Julie Stokes Says She’s Out Of The Legislature

This wasn’t entirely unexpected, as it was bandied about in political circles that Stokes had lost the fire after getting bounced out of the Secretary of State race in the primary, finishing a disappointing fifth place with only 11 percent of the vote despite unloading several hundred thousand dollars of her own money.

After that loss, there was a bit of blood in the water where Stokes’ seat was concerned, and she’s drawn a Republican opponent in former Jefferson Parish prosecutor Debbie Villio. Villio, who ran for judge in 2010 but lost to Ray Steib, has past connections to Newell Normand and Aaron Broussard – but her campaign website doesn’t make much of that and our sources tell us she’s not that kind of Jefferson Parish politician…

Her 30 years of experience in public service and law have defined her as a scholarly and skillful professional. She’s served as an Assistant District Attorney, a Criminal Justice Director, a Code Enforcement Director, all the while sharpening her legal aptitude and preparing to draft laws of her own.

Frustrated by legislators who are more interested in climbing a political ladder than doing the job they were elected to do, Debbie Villio offers credentials to be a decisive, influential voice in Baton Rouge. She’s seen government waste first-hand, and she supports streamlining and cutting bureaucracy. She’s managed over 200 felony trials and that will give her insight into protecting victims, promoting public safety and finding a solution to an escalating opioid crisis.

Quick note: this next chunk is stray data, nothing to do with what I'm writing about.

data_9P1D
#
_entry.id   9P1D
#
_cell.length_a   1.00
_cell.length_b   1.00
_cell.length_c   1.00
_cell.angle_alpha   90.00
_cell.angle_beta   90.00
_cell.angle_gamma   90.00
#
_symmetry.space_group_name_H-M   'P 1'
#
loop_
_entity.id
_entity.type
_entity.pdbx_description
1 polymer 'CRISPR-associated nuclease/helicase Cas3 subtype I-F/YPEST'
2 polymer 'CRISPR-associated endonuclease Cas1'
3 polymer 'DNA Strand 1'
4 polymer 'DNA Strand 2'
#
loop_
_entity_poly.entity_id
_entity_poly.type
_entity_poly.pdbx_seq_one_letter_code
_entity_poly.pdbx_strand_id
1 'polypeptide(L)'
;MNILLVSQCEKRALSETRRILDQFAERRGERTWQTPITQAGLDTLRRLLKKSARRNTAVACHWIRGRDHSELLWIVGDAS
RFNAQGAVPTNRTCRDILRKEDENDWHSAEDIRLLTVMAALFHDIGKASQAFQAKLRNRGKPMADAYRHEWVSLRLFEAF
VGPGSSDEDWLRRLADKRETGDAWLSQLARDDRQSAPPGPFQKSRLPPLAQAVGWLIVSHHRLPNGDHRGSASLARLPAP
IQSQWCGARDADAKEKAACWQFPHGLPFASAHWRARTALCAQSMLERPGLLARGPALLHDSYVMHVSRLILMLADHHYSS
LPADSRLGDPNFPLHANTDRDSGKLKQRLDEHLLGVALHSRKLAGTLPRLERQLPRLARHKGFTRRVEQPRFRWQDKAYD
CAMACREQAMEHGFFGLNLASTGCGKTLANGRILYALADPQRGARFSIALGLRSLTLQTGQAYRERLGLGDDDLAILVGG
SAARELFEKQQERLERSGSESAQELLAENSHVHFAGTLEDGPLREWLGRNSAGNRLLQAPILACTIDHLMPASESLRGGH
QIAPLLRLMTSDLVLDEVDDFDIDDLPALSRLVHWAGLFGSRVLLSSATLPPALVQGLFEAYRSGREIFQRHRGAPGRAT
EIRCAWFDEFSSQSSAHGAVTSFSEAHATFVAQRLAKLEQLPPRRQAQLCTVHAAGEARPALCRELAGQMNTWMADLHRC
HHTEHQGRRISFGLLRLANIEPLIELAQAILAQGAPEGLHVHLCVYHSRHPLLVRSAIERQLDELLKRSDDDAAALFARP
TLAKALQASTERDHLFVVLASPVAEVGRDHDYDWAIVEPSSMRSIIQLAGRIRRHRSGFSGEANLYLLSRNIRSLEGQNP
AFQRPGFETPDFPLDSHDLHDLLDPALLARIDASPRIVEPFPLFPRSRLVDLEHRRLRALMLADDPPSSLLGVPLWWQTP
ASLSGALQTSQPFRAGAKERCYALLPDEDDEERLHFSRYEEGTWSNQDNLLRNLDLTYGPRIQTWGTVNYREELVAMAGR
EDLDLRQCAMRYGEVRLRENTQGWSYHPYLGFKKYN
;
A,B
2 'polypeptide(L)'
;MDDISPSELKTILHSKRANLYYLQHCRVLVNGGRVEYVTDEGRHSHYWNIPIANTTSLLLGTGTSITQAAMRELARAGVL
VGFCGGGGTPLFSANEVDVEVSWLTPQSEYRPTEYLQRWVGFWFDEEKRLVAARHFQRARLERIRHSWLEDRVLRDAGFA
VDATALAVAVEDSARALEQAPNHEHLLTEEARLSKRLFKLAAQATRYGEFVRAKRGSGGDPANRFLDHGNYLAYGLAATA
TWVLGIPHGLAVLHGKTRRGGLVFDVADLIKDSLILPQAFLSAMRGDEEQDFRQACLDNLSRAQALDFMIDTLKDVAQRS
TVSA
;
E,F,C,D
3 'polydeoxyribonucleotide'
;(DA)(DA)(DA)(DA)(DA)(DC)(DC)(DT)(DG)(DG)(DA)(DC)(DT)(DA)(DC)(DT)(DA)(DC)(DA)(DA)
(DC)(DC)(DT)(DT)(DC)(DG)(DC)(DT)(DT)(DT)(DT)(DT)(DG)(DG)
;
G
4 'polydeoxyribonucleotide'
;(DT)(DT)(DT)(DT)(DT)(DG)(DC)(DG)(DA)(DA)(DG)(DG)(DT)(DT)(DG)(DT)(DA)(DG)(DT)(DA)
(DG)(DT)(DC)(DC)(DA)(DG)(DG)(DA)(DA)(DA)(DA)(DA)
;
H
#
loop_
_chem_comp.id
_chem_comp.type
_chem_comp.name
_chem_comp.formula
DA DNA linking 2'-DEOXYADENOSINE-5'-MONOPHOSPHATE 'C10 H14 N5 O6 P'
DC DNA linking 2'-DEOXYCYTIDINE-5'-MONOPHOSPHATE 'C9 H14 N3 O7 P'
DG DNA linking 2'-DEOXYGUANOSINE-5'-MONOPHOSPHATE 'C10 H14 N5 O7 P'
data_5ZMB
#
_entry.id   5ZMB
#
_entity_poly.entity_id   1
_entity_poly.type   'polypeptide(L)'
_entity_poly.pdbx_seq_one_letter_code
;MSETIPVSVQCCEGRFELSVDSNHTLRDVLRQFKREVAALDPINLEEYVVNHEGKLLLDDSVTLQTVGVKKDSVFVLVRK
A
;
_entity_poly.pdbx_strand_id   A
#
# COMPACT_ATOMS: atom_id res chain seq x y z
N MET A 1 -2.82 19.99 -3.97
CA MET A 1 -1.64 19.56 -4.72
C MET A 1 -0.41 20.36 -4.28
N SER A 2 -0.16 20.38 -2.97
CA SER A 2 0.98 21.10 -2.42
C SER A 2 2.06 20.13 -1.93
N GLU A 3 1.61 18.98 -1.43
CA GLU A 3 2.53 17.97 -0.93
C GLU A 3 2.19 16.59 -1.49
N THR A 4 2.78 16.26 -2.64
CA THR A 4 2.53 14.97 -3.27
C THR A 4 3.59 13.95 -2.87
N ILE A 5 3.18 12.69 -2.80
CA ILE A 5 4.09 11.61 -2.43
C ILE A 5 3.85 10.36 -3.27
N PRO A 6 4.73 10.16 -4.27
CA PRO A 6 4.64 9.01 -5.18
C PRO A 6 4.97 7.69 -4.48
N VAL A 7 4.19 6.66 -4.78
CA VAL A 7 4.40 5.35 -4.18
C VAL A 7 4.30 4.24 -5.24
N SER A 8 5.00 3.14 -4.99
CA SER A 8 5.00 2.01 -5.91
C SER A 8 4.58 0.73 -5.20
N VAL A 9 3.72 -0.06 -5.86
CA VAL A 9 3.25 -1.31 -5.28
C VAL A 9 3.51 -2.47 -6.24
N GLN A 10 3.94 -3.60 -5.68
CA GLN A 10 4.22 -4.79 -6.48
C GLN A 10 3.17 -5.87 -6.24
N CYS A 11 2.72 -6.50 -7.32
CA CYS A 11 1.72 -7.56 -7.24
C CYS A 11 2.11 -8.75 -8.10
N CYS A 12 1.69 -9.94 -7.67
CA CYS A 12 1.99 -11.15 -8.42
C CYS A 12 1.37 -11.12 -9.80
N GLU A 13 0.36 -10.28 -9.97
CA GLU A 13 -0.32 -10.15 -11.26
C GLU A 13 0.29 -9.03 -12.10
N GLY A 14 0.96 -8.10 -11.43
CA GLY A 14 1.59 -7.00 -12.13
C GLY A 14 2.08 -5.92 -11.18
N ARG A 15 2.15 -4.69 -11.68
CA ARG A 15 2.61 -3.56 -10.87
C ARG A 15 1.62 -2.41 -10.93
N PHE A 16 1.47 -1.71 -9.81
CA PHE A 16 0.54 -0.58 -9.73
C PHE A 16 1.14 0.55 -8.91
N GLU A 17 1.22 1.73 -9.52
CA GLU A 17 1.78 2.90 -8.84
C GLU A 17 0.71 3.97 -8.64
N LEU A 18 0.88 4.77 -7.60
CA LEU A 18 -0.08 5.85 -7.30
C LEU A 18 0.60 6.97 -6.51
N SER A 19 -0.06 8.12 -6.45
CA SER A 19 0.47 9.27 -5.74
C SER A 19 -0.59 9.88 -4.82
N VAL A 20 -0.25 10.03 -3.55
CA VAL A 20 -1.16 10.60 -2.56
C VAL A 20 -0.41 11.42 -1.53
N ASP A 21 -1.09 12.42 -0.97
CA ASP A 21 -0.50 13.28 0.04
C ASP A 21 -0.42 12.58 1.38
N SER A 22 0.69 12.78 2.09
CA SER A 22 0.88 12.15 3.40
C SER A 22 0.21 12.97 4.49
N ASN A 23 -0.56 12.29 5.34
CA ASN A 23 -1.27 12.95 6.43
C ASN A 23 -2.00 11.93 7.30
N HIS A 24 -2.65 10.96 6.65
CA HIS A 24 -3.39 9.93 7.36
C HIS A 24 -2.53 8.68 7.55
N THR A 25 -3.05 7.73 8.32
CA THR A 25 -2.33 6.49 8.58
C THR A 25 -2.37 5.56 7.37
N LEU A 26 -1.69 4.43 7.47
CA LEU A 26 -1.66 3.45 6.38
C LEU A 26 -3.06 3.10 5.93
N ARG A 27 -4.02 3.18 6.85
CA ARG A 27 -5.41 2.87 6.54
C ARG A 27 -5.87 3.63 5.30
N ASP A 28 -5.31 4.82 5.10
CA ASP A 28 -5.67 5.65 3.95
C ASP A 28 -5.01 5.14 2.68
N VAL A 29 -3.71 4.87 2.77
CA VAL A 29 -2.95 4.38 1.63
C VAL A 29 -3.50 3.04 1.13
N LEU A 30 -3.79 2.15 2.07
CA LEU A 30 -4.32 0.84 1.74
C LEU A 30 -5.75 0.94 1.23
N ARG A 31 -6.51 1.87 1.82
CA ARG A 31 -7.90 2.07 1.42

Debbie helped rewrite the City of Kenner Charter, an action that will empower her to take the lead when drafting municipal laws. She led a domestic violence unit and trained law enforcement on how to manage and collect evidence in domestic violence cases, a practice that will help her champion women’s rights and fight abuse. She chaired a Crime Prevention and Reduction Task Force appointed by Jefferson Parish councilmembers, a duty that will inspire legislation to protect property and lives. She was 1st Vice Chair of the Children’s Bureau, training to give her foresight on passing legislation to care for our children.